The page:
Authorities said five students who had contact with a man diagnosed with Ebola in Dallas are being monitored but are showing no symptoms of the disease.

Dallas Independent School District Superintendent Mike Miles said Wednesday that the students were in school this week after possibly being in contact with the male patient, identified as Thomas Eric Duncan, over the weekend.

Miles said the students are showing no symptoms and are now being monitored at home. Health officials said the disease is only spread by people with symptoms, such as diarrhea or vomiting.

As an added precaution, Miles said additional health and custodial staff will be at the five schools the students attend.

Duncan has been in isolation at Texas Health Presbyterian Hospital in Dallas since Sunday, after initially being sent home with antibiotics Friday.

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Blood tests by Texas health officials and the Centers for Disease Control and Prevention (CDC) separately confirmed his Ebola diagnosis Tuesday.

Duncan is the first person to be diagnosed with Ebola in the U.S. and was listed in serious condition Wednesday.

Authorities said the ambulance crew who transported Duncan and members of his family are also among the 12 to 18 people being monitored after possible exposure. The CDC sent a nine-member team to Dallas Wednesday to work with local and state health agencies to ensure those people are watched every day for 21 days.

"If anyone develops fever, we'll immediately isolate them to stop the chain of transmission," CDC director Dr. Tom Freiden said.

Mai Wureh, Duncan's sister, said her brother went to a Dallas emergency room on Friday after initially developing symptoms Wednesday and was sent home with antibiotics. Wureh says hospital officials asked for his Social Security number and he said that he didn't have one because he was visiting from Liberia.

Dr. Mark Lester confirmed Wednesday that a nurse asked Duncan on his first visit whether he had been in an area affected by the Ebola outbreak that has killed thousands in West Africa but that the "information was not fully communicated throughout the whole team."

Hospital officials told the Dallas Morning News that they are reviewing the initial decision to send him home.

Officials said Duncan lived and worked in Liberia, where he likely caught the disease from one of the thousands infected in that country, but showed no symptoms when he flew back to the U.S. Sept. 19. As a result, no one who traveled with him on that flight is at risk of Ebola.

United Airlines confirmed in a statement Wednesday that a man stricken with Ebola flew from Brussels to Washington's Dulles International Airport on Flight 951, with a connection to Dallas/Fort Worth International Airport on Flight 822, and cited the CDC in saying the patient "could not have been contagious on the dates he traveled." The airline, however, said it could not name the passenger without his consent.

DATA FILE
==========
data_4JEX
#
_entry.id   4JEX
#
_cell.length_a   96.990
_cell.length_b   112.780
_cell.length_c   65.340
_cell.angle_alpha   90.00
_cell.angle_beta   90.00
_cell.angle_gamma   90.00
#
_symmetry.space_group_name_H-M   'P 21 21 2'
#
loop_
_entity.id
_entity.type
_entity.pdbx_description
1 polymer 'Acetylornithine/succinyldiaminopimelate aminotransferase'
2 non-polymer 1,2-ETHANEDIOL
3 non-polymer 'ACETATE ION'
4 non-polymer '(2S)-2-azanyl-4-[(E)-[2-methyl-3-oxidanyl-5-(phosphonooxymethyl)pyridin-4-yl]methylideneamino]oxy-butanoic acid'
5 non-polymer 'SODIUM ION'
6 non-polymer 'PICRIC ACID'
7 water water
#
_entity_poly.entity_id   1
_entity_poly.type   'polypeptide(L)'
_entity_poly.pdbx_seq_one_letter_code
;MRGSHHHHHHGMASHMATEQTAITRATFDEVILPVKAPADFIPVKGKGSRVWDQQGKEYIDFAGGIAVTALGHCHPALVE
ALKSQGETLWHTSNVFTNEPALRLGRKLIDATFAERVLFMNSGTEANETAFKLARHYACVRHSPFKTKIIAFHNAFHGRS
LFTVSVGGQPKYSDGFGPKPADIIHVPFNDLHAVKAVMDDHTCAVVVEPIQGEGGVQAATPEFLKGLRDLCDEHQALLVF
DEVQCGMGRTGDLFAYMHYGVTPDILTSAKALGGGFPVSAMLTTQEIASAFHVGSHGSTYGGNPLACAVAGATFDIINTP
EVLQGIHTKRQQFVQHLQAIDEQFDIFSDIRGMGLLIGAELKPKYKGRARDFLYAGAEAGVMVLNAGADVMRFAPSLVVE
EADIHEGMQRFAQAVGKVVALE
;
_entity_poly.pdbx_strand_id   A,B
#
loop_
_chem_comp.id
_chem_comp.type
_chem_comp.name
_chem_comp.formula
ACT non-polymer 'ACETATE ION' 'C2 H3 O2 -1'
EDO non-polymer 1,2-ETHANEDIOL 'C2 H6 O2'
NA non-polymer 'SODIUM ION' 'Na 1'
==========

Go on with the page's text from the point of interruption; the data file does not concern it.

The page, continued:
Meanwhile, members of North Texas's 10,000-strong Liberian community told the Associated Press they were skeptical of the Centers for Disease Control and Prevention Director Tom Frieden's assurances that "we'll stop this in its tracks in the U.S."

"We've been telling people to try to stay away from social gatherings," Stanley Gaye, president of the Liberian Community Association of Dallas-Fort Worth, said at a community meeting Tuesday.

"We need to know who it is so that they (family members) can all go get tested," Gaye told The Associated Press. "If they are aware, they should let us know."

The association's vice president encouraged all who may have come in contact with the virus to visit a doctor and she warned against alarm in the community.

"We don't want to get a panic going," said Roseline Sayon. "We embrace those people who are coming forward. Don't let the stigma keep you from getting tested."

Four American aid workers who became infected in West Africa have been flown back to the U.S. for treatment after they became sick. They were treated in special isolation facilities at hospitals in Atlanta and Nebraska. Three have recovered.

A U.S. doctor exposed to the virus in Sierra Leone is under observation in a similar facility at the National Institutes of Health.

Liberia is one of the three hardest-hit countries in the epidemic, along with Sierra Leone and Guinea.

Ebola is believed to have sickened more than 6,500 people in West Africa, and more than 3,000 deaths have been linked to the disease, according to the World Health Organization. But even those tolls are probably underestimates, partially because there are not enough labs to test people for Ebola.

Two mobile Ebola labs staffed by American naval researchers arrived this weekend and will be operational this week, according to the U.S. Embassy in Monrovia. The labs will reduce the amount of time it takes to learn if a patient has Ebola from several days to a few hours.

The U.S. military also delivered equipment to build a 25-bed clinic that will be staffed by American health workers and will treat doctors and nurses who have become infected. The U.S. is planning to build 17 other clinics in Liberia and will help train more health workers to staff them.

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The Associated Press contributed to this report.